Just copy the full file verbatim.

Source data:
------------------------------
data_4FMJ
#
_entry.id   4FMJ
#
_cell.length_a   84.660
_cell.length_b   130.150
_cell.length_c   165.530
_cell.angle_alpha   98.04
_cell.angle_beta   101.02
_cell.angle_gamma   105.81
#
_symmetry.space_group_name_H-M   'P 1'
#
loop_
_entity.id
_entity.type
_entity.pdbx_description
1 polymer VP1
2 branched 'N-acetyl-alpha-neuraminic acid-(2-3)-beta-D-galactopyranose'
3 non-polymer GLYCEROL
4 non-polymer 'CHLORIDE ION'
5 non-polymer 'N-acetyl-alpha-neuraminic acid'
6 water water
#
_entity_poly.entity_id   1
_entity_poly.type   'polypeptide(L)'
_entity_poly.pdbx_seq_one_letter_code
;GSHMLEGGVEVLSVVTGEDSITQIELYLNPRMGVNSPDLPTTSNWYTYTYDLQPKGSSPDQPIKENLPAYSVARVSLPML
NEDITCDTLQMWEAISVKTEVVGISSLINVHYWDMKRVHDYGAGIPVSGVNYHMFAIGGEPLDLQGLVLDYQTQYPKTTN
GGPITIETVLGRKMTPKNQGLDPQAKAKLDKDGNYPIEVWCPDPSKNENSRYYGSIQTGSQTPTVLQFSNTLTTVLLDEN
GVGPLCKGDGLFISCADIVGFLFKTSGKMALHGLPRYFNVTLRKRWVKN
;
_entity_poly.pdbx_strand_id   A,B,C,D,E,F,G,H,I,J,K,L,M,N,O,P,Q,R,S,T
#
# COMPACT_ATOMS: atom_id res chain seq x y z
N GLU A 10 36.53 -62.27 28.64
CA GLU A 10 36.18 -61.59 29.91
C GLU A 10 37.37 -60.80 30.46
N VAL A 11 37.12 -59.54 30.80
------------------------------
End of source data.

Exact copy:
data_4FMJ
#
_entry.id   4FMJ
#
_cell.length_a   84.660
_cell.length_b   130.150
_cell.length_c   165.530
_cell.angle_alpha   98.04
_cell.angle_beta   101.02
_cell.angle_gamma   105.81
#
_symmetry.space_group_name_H-M   'P 1'
#
loop_
_entity.id
_entity.type
_entity.pdbx_description
1 polymer VP1
2 branched 'N-acetyl-alpha-neuraminic acid-(2-3)-beta-D-galactopyranose'
3 non-polymer GLYCEROL
4 non-polymer 'CHLORIDE ION'
5 non-polymer 'N-acetyl-alpha-neuraminic acid'
6 water water
#
_entity_poly.entity_id   1
_entity_poly.type   'polypeptide(L)'
_entity_poly.pdbx_seq_one_letter_code
;GSHMLEGGVEVLSVVTGEDSITQIELYLNPRMGVNSPDLPTTSNWYTYTYDLQPKGSSPDQPIKENLPAYSVARVSLPML
NEDITCDTLQMWEAISVKTEVVGISSLINVHYWDMKRVHDYGAGIPVSGVNYHMFAIGGEPLDLQGLVLDYQTQYPKTTN
GGPITIETVLGRKMTPKNQGLDPQAKAKLDKDGNYPIEVWCPDPSKNENSRYYGSIQTGSQTPTVLQFSNTLTTVLLDEN
GVGPLCKGDGLFISCADIVGFLFKTSGKMALHGLPRYFNVTLRKRWVKN
;
_entity_poly.pdbx_strand_id   A,B,C,D,E,F,G,H,I,J,K,L,M,N,O,P,Q,R,S,T
#
# COMPACT_ATOMS: atom_id res chain seq x y z
N GLU A 10 36.53 -62.27 28.64
CA GLU A 10 36.18 -61.59 29.91
C GLU A 10 37.37 -60.80 30.46
N VAL A 11 37.12 -59.54 30.80